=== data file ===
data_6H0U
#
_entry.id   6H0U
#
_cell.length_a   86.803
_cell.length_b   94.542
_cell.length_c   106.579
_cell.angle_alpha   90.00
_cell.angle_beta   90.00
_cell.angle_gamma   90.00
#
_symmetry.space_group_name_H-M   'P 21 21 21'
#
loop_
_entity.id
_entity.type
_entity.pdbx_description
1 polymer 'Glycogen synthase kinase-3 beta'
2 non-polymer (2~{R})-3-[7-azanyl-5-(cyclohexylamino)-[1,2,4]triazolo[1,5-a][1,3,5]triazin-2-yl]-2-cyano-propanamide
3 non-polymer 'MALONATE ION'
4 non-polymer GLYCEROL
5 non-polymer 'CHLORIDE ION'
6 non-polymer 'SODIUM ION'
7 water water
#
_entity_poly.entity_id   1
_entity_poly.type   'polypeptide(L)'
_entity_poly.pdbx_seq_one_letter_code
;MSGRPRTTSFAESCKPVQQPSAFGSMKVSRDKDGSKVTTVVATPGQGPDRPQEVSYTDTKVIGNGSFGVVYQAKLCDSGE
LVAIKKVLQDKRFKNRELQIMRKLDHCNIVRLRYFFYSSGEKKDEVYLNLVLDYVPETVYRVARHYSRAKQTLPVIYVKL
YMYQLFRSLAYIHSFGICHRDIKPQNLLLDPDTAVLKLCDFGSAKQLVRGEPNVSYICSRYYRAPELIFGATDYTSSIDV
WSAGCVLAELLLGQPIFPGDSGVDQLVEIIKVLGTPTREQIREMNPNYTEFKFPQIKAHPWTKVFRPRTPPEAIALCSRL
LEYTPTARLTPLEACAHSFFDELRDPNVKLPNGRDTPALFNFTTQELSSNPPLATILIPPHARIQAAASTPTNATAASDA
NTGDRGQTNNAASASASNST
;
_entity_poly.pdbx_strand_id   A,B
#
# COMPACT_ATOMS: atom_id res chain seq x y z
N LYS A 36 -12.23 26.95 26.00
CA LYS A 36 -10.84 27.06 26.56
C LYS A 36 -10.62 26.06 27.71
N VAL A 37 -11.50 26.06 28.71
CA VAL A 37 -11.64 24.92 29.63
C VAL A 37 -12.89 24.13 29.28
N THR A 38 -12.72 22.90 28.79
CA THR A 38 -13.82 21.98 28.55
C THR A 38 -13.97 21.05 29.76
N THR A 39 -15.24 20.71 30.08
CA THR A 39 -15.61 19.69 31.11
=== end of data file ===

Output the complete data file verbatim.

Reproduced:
data_6H0U
#
_entry.id   6H0U
#
_cell.length_a   86.803
_cell.length_b   94.542
_cell.length_c   106.579
_cell.angle_alpha   90.00
_cell.angle_beta   90.00
_cell.angle_gamma   90.00
#
_symmetry.space_group_name_H-M   'P 21 21 21'
#
loop_
_entity.id
_entity.type
_entity.pdbx_description
1 polymer 'Glycogen synthase kinase-3 beta'
2 non-polymer (2~{R})-3-[7-azanyl-5-(cyclohexylamino)-[1,2,4]triazolo[1,5-a][1,3,5]triazin-2-yl]-2-cyano-propanamide
3 non-polymer 'MALONATE ION'
4 non-polymer GLYCEROL
5 non-polymer 'CHLORIDE ION'
6 non-polymer 'SODIUM ION'
7 water water
#
_entity_poly.entity_id   1
_entity_poly.type   'polypeptide(L)'
_entity_poly.pdbx_seq_one_letter_code
;MSGRPRTTSFAESCKPVQQPSAFGSMKVSRDKDGSKVTTVVATPGQGPDRPQEVSYTDTKVIGNGSFGVVYQAKLCDSGE
LVAIKKVLQDKRFKNRELQIMRKLDHCNIVRLRYFFYSSGEKKDEVYLNLVLDYVPETVYRVARHYSRAKQTLPVIYVKL
YMYQLFRSLAYIHSFGICHRDIKPQNLLLDPDTAVLKLCDFGSAKQLVRGEPNVSYICSRYYRAPELIFGATDYTSSIDV
WSAGCVLAELLLGQPIFPGDSGVDQLVEIIKVLGTPTREQIREMNPNYTEFKFPQIKAHPWTKVFRPRTPPEAIALCSRL
LEYTPTARLTPLEACAHSFFDELRDPNVKLPNGRDTPALFNFTTQELSSNPPLATILIPPHARIQAAASTPTNATAASDA
NTGDRGQTNNAASASASNST
;
_entity_poly.pdbx_strand_id   A,B
#
# COMPACT_ATOMS: atom_id res chain seq x y z
N LYS A 36 -12.23 26.95 26.00
CA LYS A 36 -10.84 27.06 26.56
C LYS A 36 -10.62 26.06 27.71
N VAL A 37 -11.50 26.06 28.71
CA VAL A 37 -11.64 24.92 29.63
C VAL A 37 -12.89 24.13 29.28
N THR A 38 -12.72 22.90 28.79
CA THR A 38 -13.82 21.98 28.55
C THR A 38 -13.97 21.05 29.76
N THR A 39 -15.24 20.71 30.08
CA THR A 39 -15.61 19.69 31.11